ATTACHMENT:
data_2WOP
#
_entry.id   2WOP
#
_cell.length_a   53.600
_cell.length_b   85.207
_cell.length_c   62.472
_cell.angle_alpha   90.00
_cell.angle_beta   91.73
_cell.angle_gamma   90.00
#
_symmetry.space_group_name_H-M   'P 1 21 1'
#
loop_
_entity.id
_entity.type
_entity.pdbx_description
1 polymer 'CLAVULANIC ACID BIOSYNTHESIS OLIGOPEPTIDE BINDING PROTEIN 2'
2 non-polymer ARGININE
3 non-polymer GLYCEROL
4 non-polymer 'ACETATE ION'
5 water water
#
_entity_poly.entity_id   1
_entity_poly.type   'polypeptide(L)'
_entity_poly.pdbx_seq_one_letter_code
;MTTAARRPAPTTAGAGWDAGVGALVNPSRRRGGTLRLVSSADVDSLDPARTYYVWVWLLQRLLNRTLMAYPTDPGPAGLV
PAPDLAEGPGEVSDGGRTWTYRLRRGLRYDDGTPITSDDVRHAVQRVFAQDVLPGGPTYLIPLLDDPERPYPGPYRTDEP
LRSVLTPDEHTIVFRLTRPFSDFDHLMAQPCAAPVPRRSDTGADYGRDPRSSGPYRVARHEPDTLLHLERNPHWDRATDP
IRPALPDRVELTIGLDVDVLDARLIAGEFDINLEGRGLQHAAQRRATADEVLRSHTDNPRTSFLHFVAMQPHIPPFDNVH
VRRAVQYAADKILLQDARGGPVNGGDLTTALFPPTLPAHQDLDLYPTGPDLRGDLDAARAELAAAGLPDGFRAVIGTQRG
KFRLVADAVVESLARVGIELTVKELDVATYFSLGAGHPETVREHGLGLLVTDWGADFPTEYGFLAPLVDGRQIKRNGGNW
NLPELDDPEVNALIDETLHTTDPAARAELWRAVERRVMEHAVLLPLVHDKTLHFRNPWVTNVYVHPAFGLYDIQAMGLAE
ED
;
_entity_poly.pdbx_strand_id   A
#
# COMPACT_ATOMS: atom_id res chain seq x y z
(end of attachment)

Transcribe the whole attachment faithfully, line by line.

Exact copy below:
data_2WOP
#
_entry.id   2WOP
#
_cell.length_a   53.600
_cell.length_b   85.207
_cell.length_c   62.472
_cell.angle_alpha   90.00
_cell.angle_beta   91.73
_cell.angle_gamma   90.00
#
_symmetry.space_group_name_H-M   'P 1 21 1'
#
loop_
_entity.id
_entity.type
_entity.pdbx_description
1 polymer 'CLAVULANIC ACID BIOSYNTHESIS OLIGOPEPTIDE BINDING PROTEIN 2'
2 non-polymer ARGININE
3 non-polymer GLYCEROL
4 non-polymer 'ACETATE ION'
5 water water
#
_entity_poly.entity_id   1
_entity_poly.type   'polypeptide(L)'
_entity_poly.pdbx_seq_one_letter_code
;MTTAARRPAPTTAGAGWDAGVGALVNPSRRRGGTLRLVSSADVDSLDPARTYYVWVWLLQRLLNRTLMAYPTDPGPAGLV
PAPDLAEGPGEVSDGGRTWTYRLRRGLRYDDGTPITSDDVRHAVQRVFAQDVLPGGPTYLIPLLDDPERPYPGPYRTDEP
LRSVLTPDEHTIVFRLTRPFSDFDHLMAQPCAAPVPRRSDTGADYGRDPRSSGPYRVARHEPDTLLHLERNPHWDRATDP
IRPALPDRVELTIGLDVDVLDARLIAGEFDINLEGRGLQHAAQRRATADEVLRSHTDNPRTSFLHFVAMQPHIPPFDNVH
VRRAVQYAADKILLQDARGGPVNGGDLTTALFPPTLPAHQDLDLYPTGPDLRGDLDAARAELAAAGLPDGFRAVIGTQRG
KFRLVADAVVESLARVGIELTVKELDVATYFSLGAGHPETVREHGLGLLVTDWGADFPTEYGFLAPLVDGRQIKRNGGNW
NLPELDDPEVNALIDETLHTTDPAARAELWRAVERRVMEHAVLLPLVHDKTLHFRNPWVTNVYVHPAFGLYDIQAMGLAE
ED
;
_entity_poly.pdbx_strand_id   A
#
# COMPACT_ATOMS: atom_id res chain seq x y z